And this year he effed up again and he only had 20% growth. If you'd kept him on another year, you're looking at 0% growth or negative growth.




ONLY 50%? WTF? Are you expecting every company's numbers to be that of early Microsoft?



2003: phenominal
2004: 50%
2005: 20%
2006: think he'd have made 6%?




2003 was somewhere between 60 to 70% growth.

To keep things in perspective I should give a little company background. Many years ago we were doing great when Equifax purchased us. At first it seemed that it was a name-change only so we were fine with it. Then, around 2001 a senior VP of Equifax decided to take all our client base and get rid of us (he wanted to close offices out west so he could move his family east and open new offices). Half of my group got laid off (myself included) and the other half was sold off.

Fortunately the "sold off" half wanted me with them and hired me. Since then we've been breaking our butts to regain our client base and branch into more electronic yellowpages type work. The irony is that the Equifax VP who laid us off got fired by his bosses when they realized what he'd done, and Equifax has since come back to us as our client.
Link Posted: 12/29/2005 11:03:23 AM EDT

Originally Posted By krpind:
We need more info before we can say whether he deserved it or he got the shaft.

While on the outside looking in those numbers look pretty good.

BUT.......did he exceed his budget? Or was he below estimates? My boss (VP of Operations) manages the operations budget and that is where we shine.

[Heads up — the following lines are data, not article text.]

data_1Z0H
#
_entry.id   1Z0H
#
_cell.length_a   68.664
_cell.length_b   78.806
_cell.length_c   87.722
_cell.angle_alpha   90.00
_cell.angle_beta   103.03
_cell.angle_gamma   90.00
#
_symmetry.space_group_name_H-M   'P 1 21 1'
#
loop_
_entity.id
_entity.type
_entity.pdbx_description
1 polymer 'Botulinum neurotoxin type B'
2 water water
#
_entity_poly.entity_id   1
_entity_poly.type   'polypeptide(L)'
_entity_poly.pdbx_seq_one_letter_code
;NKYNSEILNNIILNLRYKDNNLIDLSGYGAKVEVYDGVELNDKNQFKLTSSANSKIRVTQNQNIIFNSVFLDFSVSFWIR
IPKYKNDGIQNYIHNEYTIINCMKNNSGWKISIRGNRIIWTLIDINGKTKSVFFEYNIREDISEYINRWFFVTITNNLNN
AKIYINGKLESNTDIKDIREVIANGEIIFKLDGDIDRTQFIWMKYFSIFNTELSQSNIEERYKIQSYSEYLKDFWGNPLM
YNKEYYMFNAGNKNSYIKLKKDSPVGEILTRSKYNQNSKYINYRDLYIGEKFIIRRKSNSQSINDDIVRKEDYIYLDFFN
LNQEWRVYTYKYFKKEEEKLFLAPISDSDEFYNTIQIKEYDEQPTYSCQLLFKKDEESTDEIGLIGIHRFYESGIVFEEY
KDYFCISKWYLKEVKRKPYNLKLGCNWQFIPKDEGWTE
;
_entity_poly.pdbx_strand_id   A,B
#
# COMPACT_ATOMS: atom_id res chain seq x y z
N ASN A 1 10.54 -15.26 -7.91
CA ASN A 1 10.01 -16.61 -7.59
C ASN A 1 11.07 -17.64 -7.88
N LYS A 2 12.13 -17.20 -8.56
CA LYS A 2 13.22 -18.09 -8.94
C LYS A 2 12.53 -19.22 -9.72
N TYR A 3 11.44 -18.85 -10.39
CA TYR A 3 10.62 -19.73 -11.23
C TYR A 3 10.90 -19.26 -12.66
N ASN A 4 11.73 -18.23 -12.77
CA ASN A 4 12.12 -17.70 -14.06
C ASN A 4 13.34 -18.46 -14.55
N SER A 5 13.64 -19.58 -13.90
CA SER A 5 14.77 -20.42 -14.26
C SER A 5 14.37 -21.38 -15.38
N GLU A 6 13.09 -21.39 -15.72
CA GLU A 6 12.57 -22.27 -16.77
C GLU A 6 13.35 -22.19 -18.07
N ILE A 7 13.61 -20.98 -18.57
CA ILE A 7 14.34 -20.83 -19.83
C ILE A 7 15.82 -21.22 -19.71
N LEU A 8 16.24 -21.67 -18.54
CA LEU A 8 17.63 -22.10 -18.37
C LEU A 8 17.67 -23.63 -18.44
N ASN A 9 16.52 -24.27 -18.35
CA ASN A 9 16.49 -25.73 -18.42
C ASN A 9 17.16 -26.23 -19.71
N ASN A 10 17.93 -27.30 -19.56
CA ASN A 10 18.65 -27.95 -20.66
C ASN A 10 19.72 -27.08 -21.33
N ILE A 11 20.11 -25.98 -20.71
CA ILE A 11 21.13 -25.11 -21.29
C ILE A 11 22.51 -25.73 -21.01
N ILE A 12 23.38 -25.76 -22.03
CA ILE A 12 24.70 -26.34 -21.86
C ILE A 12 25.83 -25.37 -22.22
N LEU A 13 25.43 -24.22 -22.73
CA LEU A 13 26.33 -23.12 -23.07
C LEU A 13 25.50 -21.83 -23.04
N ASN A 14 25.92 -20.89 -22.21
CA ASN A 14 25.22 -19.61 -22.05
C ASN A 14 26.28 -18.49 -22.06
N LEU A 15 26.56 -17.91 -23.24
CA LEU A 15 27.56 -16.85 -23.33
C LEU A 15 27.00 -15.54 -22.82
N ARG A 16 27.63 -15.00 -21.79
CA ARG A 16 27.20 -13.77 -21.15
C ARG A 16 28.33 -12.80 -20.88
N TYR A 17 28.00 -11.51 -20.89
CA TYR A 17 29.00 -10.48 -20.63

Were the previous years gains due to new products/ services? Not much. Actually, it's 2006 where we really start rolling out new products.


Is this a new company? Per my earlier post we're trying to re-establish ourselves after Equifax took advantage of us.

Too many variables go into making decisions like this to say for sure.

My experience is the higher you are on the ladder the less job security you have.

Link Posted: 12/29/2005 11:05:50 AM EDT

Originally Posted By crazyquik:

Originally Posted By Red_Label:

Originally Posted By crazyquik:
Dude you had great sales 2 years ago.

Then crappy sales (only 50% growth). But you kept him on one more year.

And this year he effed up again and he only had 20% growth. If you'd kept him on another year, you're looking at 0% growth or negative growth.




ONLY 50%? WTF? Are you expecting every company's numbers to be that of early Microsoft?



2003: phenominal
2004: 50%
2005: 20%
2006: think he'd have made 6%?




Depends...

What does the company sell? Do they manufacture their own products or are they a reseller? If they are a reseller then are they selling the top name in the market or are they selling a smaller brand? Did the companies upper management decide to try and expand into sectors of the market that don't have any money to spend right now (government, small business)? Did the company hire new salesmen this year and fire them after their first quarter for not making their number and then hire another new salesman to replace them?

Like I said, I've seen companies do alot of stupid things to sabotage their own prosperity. I've seen companies try and break into established markets by reselling 2nd rate brands to market sectors that don't have a need or use for the product. I've seen companies bring in experienced salesmen thinking that they'll start getting orders on their first day, and then fire them after 1 quarter for not making a ridiculous goal.